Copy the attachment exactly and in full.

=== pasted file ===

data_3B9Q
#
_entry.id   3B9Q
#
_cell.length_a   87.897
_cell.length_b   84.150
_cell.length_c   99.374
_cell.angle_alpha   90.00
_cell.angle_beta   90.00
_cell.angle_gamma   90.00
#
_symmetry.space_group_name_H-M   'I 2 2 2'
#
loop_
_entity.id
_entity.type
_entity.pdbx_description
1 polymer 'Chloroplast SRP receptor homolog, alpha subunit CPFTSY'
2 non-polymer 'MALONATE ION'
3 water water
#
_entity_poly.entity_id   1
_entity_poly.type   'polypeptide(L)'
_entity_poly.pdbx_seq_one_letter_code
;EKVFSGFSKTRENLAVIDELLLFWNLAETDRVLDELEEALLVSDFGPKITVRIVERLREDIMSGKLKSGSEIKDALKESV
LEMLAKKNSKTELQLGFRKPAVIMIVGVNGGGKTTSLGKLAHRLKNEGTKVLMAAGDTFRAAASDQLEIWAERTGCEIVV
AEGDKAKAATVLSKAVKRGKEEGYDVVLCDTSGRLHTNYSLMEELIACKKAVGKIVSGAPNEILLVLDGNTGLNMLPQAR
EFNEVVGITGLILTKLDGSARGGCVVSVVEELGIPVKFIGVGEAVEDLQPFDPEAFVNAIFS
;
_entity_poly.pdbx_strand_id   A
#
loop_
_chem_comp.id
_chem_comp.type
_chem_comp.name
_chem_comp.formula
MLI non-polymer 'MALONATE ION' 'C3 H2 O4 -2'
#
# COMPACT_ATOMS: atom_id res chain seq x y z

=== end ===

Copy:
data_3B9Q
#
_entry.id   3B9Q
#
_cell.length_a   87.897
_cell.length_b   84.150
_cell.length_c   99.374
_cell.angle_alpha   90.00
_cell.angle_beta   90.00
_cell.angle_gamma   90.00
#
_symmetry.space_group_name_H-M   'I 2 2 2'
#
loop_
_entity.id
_entity.type
_entity.pdbx_description
1 polymer 'Chloroplast SRP receptor homolog, alpha subunit CPFTSY'
2 non-polymer 'MALONATE ION'
3 water water
#
_entity_poly.entity_id   1
_entity_poly.type   'polypeptide(L)'
_entity_poly.pdbx_seq_one_letter_code
;EKVFSGFSKTRENLAVIDELLLFWNLAETDRVLDELEEALLVSDFGPKITVRIVERLREDIMSGKLKSGSEIKDALKESV
LEMLAKKNSKTELQLGFRKPAVIMIVGVNGGGKTTSLGKLAHRLKNEGTKVLMAAGDTFRAAASDQLEIWAERTGCEIVV
AEGDKAKAATVLSKAVKRGKEEGYDVVLCDTSGRLHTNYSLMEELIACKKAVGKIVSGAPNEILLVLDGNTGLNMLPQAR
EFNEVVGITGLILTKLDGSARGGCVVSVVEELGIPVKFIGVGEAVEDLQPFDPEAFVNAIFS
;
_entity_poly.pdbx_strand_id   A
#
loop_
_chem_comp.id
_chem_comp.type
_chem_comp.name
_chem_comp.formula
MLI non-polymer 'MALONATE ION' 'C3 H2 O4 -2'
#
# COMPACT_ATOMS: atom_id res chain seq x y z